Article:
Looking Back at 2012: Thoughts from Leadership

Dear Reader:

Norman Y. Otsuka, MD
Director, Center for Children

    David S. Feldman, MD
    Chief, Division of Pediatric
    Orthopaedic Surgery

Due to the herculean work of the entire NYU Langone Medical Center staff after Hurricane Sandy, the Medical Center reopened its primary facilities and resumed all clinical services earlier this year, and the future looks brighter than ever. The Hospital for Joint Diseases (HJD) played a significant role during the hurricane, remaining open throughout the storm and, during the aftermath, accommodating extended hours and offering space and resources to displaced physicians, allowing them to provide services and perform procedures not typically undertaken at HJD.

In the meantime, our pediatric orthopaedic specialists remain available 24/7 to respond to urgent pediatric injuries. The Immediate Care Center at HJD (301 East 17th Street) offers walk-in, immediate care for children with orthopaedic injuries, from 8:00 a.m. to 11:00 p.m., seven days a week. After hours, the newly opened Urgent Care Center, located in the main campus of NYU Langone Medical Center (530 First Avenue at 30th Street), offers the same compassionate care for children as is available at HJD. While the Emergency Department remains temporarily closed, the Urgent Care Center is staffed by emergency medicine physicians, nurses, and specialists who are available to treat pediatric patients with any type of injury.

For nonurgent injuries and concerns, the Center for Children offers the services of a team of specialized doctors, nurses, physical and occupational therapists and child life specialists who focus solely on providing the highest quality care and support for our patients and families.

Caring for children with orthopaedic injuries and conditions requires specialized knowledge of their psyche and the anatomy of their bones and joints. Pediatric specialists are able to treat pediatric injuries and conditions properly, allowing for excellent, lifelong outcomes after an injury. Children are not just small adults—some injuries are more serious than similar injuries in adults, while others are quite the opposite. Treating pediatric fractures and joint injuries demands an intricate knowledge of a child’s musculoskeletal system and an understanding of a child’s unique healing potential.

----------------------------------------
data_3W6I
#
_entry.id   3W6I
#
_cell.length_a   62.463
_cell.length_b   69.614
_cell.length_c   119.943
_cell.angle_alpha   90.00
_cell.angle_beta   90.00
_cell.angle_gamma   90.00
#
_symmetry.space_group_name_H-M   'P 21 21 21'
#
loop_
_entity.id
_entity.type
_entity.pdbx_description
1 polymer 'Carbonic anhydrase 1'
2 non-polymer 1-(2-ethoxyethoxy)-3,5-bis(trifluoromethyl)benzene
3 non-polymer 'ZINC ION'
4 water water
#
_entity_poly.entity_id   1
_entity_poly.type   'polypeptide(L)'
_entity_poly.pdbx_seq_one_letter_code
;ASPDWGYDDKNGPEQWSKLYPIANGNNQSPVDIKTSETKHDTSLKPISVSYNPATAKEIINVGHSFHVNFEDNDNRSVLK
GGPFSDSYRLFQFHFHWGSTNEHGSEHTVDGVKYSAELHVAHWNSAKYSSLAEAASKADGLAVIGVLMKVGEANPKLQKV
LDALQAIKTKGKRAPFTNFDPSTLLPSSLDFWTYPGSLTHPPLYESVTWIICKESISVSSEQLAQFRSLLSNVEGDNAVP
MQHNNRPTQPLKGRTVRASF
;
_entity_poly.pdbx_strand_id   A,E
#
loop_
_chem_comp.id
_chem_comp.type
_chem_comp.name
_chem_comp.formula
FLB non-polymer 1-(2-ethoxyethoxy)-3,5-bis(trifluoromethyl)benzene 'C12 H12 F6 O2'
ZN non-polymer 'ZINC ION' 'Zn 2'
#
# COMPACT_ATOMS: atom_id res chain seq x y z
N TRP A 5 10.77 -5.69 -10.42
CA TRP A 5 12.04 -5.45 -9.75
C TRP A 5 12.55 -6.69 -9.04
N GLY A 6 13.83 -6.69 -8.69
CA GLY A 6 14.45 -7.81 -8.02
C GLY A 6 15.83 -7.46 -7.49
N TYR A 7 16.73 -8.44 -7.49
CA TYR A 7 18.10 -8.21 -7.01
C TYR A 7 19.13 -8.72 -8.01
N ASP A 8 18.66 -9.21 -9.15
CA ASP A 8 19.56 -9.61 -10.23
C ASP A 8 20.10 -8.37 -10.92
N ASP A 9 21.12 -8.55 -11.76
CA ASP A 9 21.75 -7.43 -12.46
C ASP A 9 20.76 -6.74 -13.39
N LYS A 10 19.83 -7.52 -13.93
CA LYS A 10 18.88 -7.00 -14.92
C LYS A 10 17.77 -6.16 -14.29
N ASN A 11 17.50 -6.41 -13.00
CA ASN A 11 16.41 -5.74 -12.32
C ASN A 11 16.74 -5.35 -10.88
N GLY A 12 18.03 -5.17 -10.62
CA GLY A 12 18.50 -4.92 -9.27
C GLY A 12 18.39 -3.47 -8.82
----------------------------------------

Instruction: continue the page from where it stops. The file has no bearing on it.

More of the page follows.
At the Center for Children, we have a team of pediatric orthopaedic specialists who are dedicated to the treatment of injuries in children. Our doctors are trained in techniques that are unique to the management of pediatric injuries, ranging from the use of waterproof casts to minimally invasive surgical techniques that cause less scarring and allow for a speedier recovery.

This latest issue of the Center for Children e-News continues where the last left off, providing updates and news about our clinical services, educational programs, research and community engagement activities of our faculty and staff. We hope you enjoy the publication and we look forward to providing you with ongoing updates on our progress.


David S. Feldman, MD
Chief, Division of Pediatric Orthopaedic Surgery

Norman Y. Otsuka, MD
Director, Center for Children